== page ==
Final Song

Poem By Herbert Nehrlich

They called him Opa,
he was so....old.
He took l-dopa
and hoarded gold.
Behind each hedge
he saw a hider
it was his pledge
that a lone rider
from evil places
with devil's claws
was counting paces
avoiding flaws
so during sunrise
he flipped completely
this ain't no fun, guys
he folded neatly
and stretched supinely
he stopped his breath
then went divinely
to his own death.
You see the shock did
that morning sun
and like a mock kid
on his last run
he was the victim
of his own mind
which really tricked him
and fate was blind.
The final plea
which made him fail
was, on a tree
a nightingale.

Comments about Final Song

Pradeep, you are not only perceptive but a scholar and a poet in addition to being a gentleman. What an asset you are to this site! And I like your sense of humour and your mind, how it works and its considerable substance. It shows in all your poems. Thank you for being here and for reading my stuff. Herbert
I am reading a lot into this, Herbert.A suicide of an insane, due to the fear of devil/god.Or perhaps, story of someone who dies with the hope of reaching heaven..A very well concealed poem.Well written.Thank you.

Rating Card

2,8 out of 5
6 total ratings

Other poems of NEHRLICH


I always have liked soccer.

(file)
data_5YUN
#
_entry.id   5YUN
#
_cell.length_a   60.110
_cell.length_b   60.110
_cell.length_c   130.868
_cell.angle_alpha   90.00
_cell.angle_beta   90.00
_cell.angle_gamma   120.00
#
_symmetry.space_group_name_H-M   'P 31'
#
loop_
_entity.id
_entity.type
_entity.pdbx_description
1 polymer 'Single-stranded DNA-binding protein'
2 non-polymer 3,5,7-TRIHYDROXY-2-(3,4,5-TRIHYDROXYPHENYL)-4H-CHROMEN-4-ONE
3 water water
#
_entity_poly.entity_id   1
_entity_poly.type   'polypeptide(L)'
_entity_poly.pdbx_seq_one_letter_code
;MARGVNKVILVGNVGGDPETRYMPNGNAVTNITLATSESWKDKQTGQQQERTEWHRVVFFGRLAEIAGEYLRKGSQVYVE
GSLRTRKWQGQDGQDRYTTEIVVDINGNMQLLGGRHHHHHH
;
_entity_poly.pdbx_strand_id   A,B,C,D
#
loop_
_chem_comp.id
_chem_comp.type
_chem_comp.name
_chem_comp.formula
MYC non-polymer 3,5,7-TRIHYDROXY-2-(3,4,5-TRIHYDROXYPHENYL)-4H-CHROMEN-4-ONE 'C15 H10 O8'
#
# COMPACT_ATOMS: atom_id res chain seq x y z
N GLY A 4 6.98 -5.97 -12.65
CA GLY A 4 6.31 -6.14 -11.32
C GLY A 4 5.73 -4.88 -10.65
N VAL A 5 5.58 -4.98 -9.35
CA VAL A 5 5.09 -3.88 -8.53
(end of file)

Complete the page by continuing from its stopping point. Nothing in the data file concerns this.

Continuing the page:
Such a rough game.
Such skills required.
And popular.

A Bumblebee Turns Gay

There was a little bumblebee
he went down on his bumble knee
and told the queen that he was gay
this message caused her much dismay

The Art Of Writing Limericks

A limerick can be rather funny
when the syllables are on the money.
But when none of it fits
it can give you the shits


I stopped right at the scene of tragedy.
She stood, head bowed, long neck, wings drooping,
and motionless until she saw my face.
Damn, it was obvious, he had been truly slaughtered,

......Of Gold?

I was not looking when you found me
you stopped just long enough to smile.
I felt your presence all around me
and hoped that you would stay awhile.

A Little Bit Of Darkness

It had gone dark in my world.
An invisible sadness, one of substance
drifted in, from a horizon so far
and so unknown to me,